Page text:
God Feels the Pain of His People

Yael Eckstein  |  February 11, 2021

Two young girls hugging, blessing each other

Moses and Aaron, Nadab and Abihu, and the seventy elders of Israel went up and saw the God of Israel. Under his feet was something like a pavement made of lapis lazuli, as bright blue as the sky. — Exodus 24:9-10

Each week in synagogue, Jews read through the Torah from Genesis to Deuteronomy. The Torah portion for this week is Mishpatim, which means “laws,” from Exodus 21:1–24:18.

In our home, like most Jewish homes, we have multiple tzedakah boxes — receptacles to place money for charity — throughout the house. They encourage giving and generosity in our children. Moreover, they serve as a constant reminder that no matter how comfortable we are in our homes, there are others who are suffering — and we can never forget them.

In this week’s Torah portion, we read that Moses and the men with him beheld a vision of God in which, “Under his feet was something like a pavement made of lapis lazuli.” The Jewish sages explain that the pavement was a brick that God kept with Him at all times while the children of Israel were enslaved in Egypt. The brick was a symbol of their suffering, and by keeping it in His presence, their pain was always on His mind.

Now, of course God didn’t really need any brick to help Him remember the suffering of the Israelites. However, this vision of God teaches us an important lesson about empathy.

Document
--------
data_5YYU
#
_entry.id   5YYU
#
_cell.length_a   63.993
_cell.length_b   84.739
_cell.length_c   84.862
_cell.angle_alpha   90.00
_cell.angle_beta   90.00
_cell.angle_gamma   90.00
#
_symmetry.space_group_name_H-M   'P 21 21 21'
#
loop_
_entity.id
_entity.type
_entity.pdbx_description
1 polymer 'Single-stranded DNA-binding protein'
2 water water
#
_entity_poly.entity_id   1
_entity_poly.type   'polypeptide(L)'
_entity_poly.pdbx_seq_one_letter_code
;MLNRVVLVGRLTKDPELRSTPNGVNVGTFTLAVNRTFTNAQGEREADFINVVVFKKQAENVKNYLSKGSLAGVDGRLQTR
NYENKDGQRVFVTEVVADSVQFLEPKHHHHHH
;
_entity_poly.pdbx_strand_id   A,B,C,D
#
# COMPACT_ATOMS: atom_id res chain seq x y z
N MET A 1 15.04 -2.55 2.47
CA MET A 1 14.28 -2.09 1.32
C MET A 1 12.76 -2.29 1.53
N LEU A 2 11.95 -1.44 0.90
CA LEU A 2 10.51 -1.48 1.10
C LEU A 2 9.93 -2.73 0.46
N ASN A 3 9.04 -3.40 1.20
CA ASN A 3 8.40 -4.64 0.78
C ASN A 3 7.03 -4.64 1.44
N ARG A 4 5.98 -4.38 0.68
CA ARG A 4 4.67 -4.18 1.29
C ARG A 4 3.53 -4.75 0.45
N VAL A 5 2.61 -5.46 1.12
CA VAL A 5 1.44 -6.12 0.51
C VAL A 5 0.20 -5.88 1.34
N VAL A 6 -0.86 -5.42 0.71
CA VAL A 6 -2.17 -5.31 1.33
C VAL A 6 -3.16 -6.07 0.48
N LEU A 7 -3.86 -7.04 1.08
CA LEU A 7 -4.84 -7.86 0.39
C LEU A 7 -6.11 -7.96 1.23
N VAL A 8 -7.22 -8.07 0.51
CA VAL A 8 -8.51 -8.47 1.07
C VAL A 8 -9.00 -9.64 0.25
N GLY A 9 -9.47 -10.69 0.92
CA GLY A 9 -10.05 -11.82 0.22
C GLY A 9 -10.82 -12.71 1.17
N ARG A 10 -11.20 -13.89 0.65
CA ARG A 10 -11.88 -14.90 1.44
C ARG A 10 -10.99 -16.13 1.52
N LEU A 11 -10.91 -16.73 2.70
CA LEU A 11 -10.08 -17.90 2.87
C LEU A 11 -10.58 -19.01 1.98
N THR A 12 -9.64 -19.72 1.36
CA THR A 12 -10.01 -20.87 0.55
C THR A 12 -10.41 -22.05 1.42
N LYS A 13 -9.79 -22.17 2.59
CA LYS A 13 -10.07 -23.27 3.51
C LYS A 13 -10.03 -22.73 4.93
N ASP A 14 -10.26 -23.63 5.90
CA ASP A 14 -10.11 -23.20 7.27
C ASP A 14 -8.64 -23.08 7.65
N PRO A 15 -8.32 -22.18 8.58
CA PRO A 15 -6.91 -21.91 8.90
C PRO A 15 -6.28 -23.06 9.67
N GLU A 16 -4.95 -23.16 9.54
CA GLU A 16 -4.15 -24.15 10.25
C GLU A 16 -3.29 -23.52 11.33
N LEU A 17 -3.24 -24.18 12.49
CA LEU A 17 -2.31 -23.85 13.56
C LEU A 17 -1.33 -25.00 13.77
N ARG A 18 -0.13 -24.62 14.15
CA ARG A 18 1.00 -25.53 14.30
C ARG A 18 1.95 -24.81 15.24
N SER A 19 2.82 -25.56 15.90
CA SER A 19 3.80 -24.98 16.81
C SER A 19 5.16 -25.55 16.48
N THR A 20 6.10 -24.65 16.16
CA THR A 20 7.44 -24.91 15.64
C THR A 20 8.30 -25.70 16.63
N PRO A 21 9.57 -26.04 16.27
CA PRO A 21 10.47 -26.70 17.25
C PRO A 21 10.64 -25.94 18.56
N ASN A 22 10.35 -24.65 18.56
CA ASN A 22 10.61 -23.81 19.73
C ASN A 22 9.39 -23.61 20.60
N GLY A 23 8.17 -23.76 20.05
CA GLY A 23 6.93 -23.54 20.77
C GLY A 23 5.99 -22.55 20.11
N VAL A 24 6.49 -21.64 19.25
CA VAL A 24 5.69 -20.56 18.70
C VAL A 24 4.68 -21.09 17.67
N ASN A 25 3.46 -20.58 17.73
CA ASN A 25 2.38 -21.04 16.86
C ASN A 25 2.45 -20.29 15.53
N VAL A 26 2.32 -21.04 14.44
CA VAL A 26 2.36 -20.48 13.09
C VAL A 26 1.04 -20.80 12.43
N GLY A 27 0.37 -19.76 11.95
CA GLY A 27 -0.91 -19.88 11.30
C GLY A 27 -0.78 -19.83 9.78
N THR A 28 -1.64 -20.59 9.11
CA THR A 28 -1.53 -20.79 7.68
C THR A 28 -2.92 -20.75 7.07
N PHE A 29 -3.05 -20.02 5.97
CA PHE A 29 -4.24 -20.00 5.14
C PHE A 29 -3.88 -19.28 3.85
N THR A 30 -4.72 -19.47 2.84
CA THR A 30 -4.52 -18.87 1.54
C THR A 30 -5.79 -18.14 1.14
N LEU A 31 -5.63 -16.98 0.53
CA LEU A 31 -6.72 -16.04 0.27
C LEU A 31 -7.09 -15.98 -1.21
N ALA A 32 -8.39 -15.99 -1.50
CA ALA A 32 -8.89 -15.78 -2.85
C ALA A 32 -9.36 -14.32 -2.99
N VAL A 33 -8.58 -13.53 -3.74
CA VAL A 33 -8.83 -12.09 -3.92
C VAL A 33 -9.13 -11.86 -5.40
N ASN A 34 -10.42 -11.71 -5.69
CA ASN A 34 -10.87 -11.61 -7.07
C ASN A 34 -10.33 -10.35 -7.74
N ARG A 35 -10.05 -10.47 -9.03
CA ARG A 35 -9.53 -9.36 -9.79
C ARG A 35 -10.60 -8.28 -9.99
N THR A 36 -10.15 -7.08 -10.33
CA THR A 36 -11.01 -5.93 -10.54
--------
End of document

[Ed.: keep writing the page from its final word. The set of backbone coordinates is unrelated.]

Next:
God Feels His People’s Pain

Empathy is different than sympathy. Sympathy is acknowledging someone’s pain. Empathy is feeling someone else’s pain. When the verse tells us that God’s feet were resting on the pavement, it means that God felt the pain of His people. When they suffered, He felt it — their pain was always on His mind.

It is essential that we make empathy a part of our daily lives, but it’s not always easy. It’s hard to relate to the hungry when our refrigerators are full. It’s hard to feel the pain of the homeless when we are in the comfort of our homes. And it’s difficult to remember the bitterness of loneliness when we are surrounded by family. However, with a bit of effort, we can ensure that we don’t become complacent.

There are many ways to stay connected to the suffering of others. We can place physical reminders in our homes, such as charity boxes, and we can stay informed through organizations such as The Fellowship. In this way, we will never become indifferent to the pain of others. Rather, we will do everything we can to alleviate their suffering and make a difference in the world.

Your Turn:

What are your suggestions for cultivating empathy, both for our friends and family who might be going through hard times and for people suffering around the world? Share your thoughts in the comment section below.

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